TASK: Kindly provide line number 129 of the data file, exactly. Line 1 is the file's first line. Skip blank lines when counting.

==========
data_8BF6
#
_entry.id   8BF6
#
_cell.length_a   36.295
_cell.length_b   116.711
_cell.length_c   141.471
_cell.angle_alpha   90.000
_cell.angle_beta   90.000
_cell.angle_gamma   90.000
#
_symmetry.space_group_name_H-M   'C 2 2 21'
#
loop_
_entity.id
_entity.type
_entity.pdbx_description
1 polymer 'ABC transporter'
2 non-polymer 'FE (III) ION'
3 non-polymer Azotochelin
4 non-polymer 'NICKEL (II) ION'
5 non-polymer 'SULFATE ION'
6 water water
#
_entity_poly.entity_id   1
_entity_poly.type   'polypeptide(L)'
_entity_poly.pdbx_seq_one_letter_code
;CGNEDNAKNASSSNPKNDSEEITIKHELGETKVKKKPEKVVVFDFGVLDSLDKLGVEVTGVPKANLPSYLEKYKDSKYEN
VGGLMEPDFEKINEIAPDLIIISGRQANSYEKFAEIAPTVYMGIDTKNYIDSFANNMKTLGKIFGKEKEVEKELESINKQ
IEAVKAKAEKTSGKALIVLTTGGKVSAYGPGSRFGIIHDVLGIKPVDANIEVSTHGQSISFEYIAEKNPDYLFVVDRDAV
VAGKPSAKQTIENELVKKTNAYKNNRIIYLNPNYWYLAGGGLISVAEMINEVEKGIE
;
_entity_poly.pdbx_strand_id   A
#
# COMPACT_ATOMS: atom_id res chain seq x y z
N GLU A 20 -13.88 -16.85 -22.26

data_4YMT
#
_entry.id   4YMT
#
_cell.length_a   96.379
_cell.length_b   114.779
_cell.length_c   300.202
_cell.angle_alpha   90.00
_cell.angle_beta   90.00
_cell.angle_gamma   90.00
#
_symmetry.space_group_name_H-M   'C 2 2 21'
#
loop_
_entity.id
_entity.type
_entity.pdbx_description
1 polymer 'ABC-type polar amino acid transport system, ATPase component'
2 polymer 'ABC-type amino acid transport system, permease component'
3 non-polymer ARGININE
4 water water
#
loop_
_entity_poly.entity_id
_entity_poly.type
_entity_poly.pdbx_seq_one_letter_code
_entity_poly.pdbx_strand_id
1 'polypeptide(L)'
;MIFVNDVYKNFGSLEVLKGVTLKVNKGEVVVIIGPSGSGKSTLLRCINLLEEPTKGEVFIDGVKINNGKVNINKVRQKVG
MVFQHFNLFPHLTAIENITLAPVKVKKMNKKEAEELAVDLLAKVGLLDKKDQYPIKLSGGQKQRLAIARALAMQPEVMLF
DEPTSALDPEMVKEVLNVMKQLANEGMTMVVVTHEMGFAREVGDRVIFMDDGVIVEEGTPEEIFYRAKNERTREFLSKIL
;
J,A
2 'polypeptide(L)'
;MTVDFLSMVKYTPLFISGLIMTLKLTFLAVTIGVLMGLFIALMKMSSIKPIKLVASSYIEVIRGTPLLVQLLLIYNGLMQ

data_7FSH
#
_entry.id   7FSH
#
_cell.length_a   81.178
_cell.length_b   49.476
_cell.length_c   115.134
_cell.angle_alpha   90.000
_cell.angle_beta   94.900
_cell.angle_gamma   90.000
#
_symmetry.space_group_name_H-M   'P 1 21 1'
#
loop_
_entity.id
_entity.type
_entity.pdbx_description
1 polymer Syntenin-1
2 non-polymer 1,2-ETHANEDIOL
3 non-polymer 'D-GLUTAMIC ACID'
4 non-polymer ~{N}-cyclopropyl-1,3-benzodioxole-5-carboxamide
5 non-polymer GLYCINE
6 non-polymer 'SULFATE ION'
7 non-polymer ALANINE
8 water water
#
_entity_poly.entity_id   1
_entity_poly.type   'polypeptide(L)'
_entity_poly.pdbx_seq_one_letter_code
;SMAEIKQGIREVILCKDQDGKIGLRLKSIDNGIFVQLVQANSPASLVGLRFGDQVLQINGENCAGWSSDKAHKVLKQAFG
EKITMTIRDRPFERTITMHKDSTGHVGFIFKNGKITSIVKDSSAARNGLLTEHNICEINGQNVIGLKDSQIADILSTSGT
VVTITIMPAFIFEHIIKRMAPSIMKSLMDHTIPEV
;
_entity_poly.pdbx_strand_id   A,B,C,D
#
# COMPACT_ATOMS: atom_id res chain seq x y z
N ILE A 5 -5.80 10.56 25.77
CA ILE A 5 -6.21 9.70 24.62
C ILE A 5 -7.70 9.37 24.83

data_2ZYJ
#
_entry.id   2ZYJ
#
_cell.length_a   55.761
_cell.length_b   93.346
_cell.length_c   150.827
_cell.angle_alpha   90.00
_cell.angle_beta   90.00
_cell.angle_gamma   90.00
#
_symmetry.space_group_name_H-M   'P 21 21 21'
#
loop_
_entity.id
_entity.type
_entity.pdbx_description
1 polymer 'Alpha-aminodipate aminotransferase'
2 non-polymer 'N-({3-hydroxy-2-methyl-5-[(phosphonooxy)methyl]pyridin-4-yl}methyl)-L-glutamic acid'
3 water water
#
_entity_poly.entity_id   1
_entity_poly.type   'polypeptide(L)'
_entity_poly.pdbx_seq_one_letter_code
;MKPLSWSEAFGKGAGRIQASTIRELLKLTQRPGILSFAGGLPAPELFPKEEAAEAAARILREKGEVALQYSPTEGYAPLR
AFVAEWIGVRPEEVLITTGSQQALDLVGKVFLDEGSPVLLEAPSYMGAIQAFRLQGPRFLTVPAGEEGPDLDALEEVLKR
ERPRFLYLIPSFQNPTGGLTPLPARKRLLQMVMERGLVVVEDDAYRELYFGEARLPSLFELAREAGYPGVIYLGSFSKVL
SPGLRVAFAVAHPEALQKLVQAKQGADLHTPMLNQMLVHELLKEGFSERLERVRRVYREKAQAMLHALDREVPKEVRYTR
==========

2 non-polymer 'N-({3-hydroxy-2-methyl-5-[(phosphonooxy)methyl]pyridin-4-yl}methyl)-L-glutamic acid'